SAMCRO is feeling the heat – and not just because they live in a fictional town in California. Even with all his best intentions in tow, Jax (Charlie Hunnam) has managed to drag his club into a chaos that rivals anything the Sons of Anarchy have encountered under previous leadership. And, that’s saying a lot considering his predecessor was Clay (Ron Perlman). For better or worse, Sons of Anarchy is headed into the final leg of a long journey where with Kurt Sutter at the helm, anything is still possible – within reason.
It feels a little wrong to keep mentioning the ticking clock that the writers are working under, but it’s hard not to point it out when the end is so close that you can almost feel the narrative slowly collapsing in on itself. All of the elements of Sons of Anarchy are starting to converge to create one final central conflict that will wrap up seven seasons of mayhem and tie everything together into what will hopefully be a beautifully crafted bow with a side of someone (anyone) living happily ever after.
Unfortunately though, once again, with so few to go, another episode fell short of expectations. There was a distinct feeling that nothing was happening, even as the story was clearly moving forward. The seventy-two minute outing gave fans more face time with their favorite characters, but it was at the expense of quality. It’s fine to have a couple short scenes that are purely gratuitous (especially if they involve Jax wearing less layers), but it starts to feel forced after a while.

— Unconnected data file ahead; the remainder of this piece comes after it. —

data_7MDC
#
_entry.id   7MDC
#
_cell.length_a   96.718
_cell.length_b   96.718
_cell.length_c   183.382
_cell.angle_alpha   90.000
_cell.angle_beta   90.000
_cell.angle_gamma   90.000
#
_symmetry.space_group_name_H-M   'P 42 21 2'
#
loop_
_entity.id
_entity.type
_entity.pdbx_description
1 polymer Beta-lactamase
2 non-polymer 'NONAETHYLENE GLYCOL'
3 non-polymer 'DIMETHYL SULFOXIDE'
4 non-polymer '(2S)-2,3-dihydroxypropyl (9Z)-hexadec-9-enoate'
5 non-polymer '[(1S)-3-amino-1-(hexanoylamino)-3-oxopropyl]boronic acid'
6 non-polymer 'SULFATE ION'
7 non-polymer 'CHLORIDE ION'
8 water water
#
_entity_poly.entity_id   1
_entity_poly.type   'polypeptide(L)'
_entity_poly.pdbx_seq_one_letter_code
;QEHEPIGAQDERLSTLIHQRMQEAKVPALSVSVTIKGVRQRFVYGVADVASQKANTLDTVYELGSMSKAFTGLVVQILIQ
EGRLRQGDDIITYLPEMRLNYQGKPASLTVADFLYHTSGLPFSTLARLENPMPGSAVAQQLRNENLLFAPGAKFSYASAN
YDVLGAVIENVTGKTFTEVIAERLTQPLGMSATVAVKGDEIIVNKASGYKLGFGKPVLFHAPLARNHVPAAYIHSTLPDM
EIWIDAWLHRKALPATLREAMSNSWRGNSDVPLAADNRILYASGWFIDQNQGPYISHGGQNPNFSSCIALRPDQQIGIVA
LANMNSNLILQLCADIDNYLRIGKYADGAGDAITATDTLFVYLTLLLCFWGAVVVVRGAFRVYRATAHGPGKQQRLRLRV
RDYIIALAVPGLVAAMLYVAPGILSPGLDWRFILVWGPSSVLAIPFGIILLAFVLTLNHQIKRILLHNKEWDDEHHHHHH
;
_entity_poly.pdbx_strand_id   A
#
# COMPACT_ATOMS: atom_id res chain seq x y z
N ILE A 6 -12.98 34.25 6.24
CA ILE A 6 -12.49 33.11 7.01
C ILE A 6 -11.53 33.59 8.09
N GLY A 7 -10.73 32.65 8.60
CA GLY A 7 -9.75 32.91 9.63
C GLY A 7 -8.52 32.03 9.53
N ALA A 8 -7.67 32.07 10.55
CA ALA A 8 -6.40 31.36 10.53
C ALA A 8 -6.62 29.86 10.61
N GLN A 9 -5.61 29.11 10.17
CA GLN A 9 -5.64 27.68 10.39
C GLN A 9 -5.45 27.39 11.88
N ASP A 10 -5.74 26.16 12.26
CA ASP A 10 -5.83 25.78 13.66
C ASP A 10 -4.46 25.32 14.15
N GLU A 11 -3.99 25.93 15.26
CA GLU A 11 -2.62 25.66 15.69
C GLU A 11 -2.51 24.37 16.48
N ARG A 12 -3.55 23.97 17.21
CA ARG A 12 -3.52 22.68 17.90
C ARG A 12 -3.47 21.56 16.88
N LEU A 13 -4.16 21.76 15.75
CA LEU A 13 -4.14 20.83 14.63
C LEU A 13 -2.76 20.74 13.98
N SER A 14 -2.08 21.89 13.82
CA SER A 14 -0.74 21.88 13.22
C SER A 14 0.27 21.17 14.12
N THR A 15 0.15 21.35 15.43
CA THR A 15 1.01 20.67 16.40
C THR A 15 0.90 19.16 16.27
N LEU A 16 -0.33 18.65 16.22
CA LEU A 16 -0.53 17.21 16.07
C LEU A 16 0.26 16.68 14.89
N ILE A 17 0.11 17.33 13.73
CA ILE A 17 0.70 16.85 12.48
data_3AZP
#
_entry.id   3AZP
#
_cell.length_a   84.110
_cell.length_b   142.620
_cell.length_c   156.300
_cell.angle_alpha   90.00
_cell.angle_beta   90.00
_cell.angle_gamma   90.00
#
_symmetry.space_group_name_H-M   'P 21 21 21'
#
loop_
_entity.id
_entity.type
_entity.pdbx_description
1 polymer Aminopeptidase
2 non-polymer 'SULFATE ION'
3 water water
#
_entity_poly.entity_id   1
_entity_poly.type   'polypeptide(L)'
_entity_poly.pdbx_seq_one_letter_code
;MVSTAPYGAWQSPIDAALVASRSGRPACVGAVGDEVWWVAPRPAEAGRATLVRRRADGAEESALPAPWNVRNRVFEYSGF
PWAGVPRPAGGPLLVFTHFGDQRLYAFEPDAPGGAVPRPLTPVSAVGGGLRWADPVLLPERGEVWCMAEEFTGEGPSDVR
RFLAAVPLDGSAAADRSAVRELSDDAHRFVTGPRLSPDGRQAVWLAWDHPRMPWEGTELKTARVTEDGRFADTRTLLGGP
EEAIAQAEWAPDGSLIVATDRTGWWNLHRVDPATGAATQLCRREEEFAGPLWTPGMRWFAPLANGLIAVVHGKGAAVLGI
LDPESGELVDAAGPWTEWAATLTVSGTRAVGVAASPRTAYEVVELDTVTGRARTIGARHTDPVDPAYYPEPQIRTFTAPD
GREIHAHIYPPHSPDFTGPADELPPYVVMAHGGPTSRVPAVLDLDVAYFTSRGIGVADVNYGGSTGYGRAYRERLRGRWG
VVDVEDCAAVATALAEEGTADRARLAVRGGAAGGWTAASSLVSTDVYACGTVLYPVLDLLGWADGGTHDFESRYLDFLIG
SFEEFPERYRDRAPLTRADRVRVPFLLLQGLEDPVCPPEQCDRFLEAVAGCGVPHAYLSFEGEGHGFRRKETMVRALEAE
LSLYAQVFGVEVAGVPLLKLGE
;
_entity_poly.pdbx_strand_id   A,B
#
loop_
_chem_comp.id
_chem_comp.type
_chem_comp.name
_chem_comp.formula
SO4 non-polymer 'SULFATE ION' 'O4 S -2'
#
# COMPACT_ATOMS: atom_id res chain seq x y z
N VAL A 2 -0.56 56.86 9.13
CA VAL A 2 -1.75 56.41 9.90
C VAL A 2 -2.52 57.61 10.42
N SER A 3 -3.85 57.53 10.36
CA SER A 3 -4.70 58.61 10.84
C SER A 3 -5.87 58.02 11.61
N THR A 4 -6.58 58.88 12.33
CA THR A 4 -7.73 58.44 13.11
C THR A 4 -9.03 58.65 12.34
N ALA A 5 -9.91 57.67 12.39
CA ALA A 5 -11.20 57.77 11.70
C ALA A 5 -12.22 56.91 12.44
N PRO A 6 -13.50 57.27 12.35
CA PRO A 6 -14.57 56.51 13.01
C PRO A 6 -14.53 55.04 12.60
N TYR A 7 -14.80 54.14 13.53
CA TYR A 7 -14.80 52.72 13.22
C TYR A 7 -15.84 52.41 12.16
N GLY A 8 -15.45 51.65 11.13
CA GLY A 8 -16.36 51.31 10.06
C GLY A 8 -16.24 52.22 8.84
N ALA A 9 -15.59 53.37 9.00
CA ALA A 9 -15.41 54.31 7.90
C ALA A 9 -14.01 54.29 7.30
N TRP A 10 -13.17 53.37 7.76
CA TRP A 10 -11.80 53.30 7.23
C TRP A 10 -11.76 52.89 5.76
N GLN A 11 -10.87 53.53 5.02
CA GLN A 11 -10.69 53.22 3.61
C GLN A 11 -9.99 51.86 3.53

On the plus side, this episode also included one of Charlie Hunnam’s best performances all season (at least so far). In the scene where he confronted Theo Rossi’s character, Hunnam had a monologue that was reminiscent of something you may have seen back in season one, when Jax was arguably a more transparent character. Again, later in the episode, Jax broke down during an intimate conversation with Nero (Jimmy Smits). Despite the circumstances, Hunnam’s portrayal of Jax as he attempts to rationalize his conflicting emotions surrounding his mother murdering his wife made his character endearing in a new light. So much so, that I’ll excuse yet another scene where he sat at the head of the table and apologized for all of his shortcomings. Can we say redundant?
What’s less endearing is, well, pretty much everything else about the storyline. We’ve been waiting all season to see two things happen – one, for Jax to find out the truth about Tara’s (Maggie Siff) murder, and two, for Jax to confront Gemma (Katey Sagal) about it. I have mixed feelings about both of these events (and haven’t been shy at voicing that). If Jax had any doubts about Abel’s accusation, they pretty much evaporated when Gemma chose the heavily traveled path of the coward and ran (shame on you, Gemma!).